Macpac Macrolight Tent

By Justin Walker 30 April 2014
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The Macrolight is worth considering if you want a more spacious solo tent without copping a hefty weight penalty.

The two-person Macrolight is the newest tent in Macpac’s trekking range and one of the NZ brand’s few freestanding models; the Microlight and Minaret both require staking down, as does the three-person Citadel.

The Macrolight retains the excellent Multi-Pitch setup format of its siblings: the inner and outer pitch together. And setup is very quick: simply thread the two poles through the transverse sleeves and you’re done.

The caveat is that you will have to jiggle/work the poles through the end vent sections slowly as the stitching and curve is quite tight, causing the poles to snag slightly on the way through. Once the poles are threaded, the tent is effectively erect, with only the two vestibules requiring staking out.

The tent’s light weight (2.1kg in use) is due to a number of factors, including the use of 9mm DAC Featherlight NSL alloy poles (rather than the 9.6mm jobbies on the Microlight and Minaret), and also opting for a lightweight variant of the Torrentwear XP floor, with a hydrostatic-head (HH) rating of 5000mm, as opposed to the 10,000mm HH rating of the two aforementioned models.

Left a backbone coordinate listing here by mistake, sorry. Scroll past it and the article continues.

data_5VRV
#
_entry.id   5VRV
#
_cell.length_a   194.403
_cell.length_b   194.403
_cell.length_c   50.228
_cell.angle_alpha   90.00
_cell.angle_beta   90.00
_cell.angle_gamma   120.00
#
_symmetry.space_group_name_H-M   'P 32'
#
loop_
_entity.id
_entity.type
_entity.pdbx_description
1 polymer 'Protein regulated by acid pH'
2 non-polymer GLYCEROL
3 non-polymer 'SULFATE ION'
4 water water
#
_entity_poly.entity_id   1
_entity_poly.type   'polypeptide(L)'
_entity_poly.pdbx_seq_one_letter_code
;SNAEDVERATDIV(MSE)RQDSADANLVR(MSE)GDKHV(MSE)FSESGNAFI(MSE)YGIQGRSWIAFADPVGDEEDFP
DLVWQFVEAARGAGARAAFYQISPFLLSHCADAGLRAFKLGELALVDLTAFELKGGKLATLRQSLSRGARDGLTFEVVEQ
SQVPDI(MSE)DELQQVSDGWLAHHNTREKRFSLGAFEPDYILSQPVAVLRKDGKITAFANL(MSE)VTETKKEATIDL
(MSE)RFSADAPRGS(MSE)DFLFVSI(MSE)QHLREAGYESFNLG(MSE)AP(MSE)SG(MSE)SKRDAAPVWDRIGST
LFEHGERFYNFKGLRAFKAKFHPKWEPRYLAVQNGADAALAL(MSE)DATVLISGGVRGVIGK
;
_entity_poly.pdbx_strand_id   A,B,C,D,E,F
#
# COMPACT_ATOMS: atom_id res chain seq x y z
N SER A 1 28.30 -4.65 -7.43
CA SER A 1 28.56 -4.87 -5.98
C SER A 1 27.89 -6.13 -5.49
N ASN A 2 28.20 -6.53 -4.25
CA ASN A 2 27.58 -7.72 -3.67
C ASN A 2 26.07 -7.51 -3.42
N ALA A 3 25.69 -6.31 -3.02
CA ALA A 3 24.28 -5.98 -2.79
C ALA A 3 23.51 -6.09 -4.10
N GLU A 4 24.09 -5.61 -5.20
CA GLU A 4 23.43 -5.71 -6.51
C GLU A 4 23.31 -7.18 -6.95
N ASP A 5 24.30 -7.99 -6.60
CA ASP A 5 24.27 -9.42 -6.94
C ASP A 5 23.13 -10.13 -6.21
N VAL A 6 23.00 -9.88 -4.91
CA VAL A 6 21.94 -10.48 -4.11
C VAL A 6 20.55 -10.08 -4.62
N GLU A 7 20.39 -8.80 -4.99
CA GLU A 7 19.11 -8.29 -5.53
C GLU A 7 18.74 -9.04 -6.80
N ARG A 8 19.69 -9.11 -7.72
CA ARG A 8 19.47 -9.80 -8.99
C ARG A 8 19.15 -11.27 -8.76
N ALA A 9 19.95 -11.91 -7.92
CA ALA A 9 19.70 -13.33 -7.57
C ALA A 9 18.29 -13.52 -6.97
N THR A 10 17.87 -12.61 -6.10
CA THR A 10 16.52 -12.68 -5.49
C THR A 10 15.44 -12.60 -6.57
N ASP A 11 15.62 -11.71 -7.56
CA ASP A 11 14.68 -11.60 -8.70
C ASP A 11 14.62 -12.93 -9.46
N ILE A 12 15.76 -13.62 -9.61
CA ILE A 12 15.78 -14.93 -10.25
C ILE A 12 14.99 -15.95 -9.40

It is worth noting, though, that this 5000mm HH rating still places the Macrolight’s floor at the upper end of tent floors on the market. In use, the floor stood up very well to the harsh Tassie terrain. 

Inside, the interior – at floor level – is great. Macpac claims a 2.8m2 floor space and that looks right to this tester; you could fit two standard Therm-a-Rest mattresses in without issue. The interior does get cramped, though, as it gains height.

The inverted wedge shape means the top of the tent is quite narrow, with room for only one adult to sit up at a time (roof height is excellent; I am 181cm and could sit up without banging my head).

This shape also causes another slight problem: when it is raining and you open the D-shaped doors, rain can fall in to the tent interior (and onto your sleeping gear), due to the vestibule following the shape/angle of the inner tent and its opening being quite close to the inner tent. It is not a deal-breaker but it does require pre-exit/entry preparation and some fast manoeuvring if it is raining.

The standout feature of the tent during testing was its moisture management. Acknowledging that there was only one occupant, the tent still impressed with its ability to control condensation – there wasn’t any during the whole trip. The inner is mostly material, with some mesh sections, plus there is the fore and aft vents and the two vestibules to aid airflow. .

The Macrolight is worth considering if you travel two-up with your partner/spouse, or you want a slightly more spacious solo tent without copping a hefty weight penalty. Its compact packed size is a bonus, but its best features are the robust construction, fast setup and impressive ventilation.

RRP $680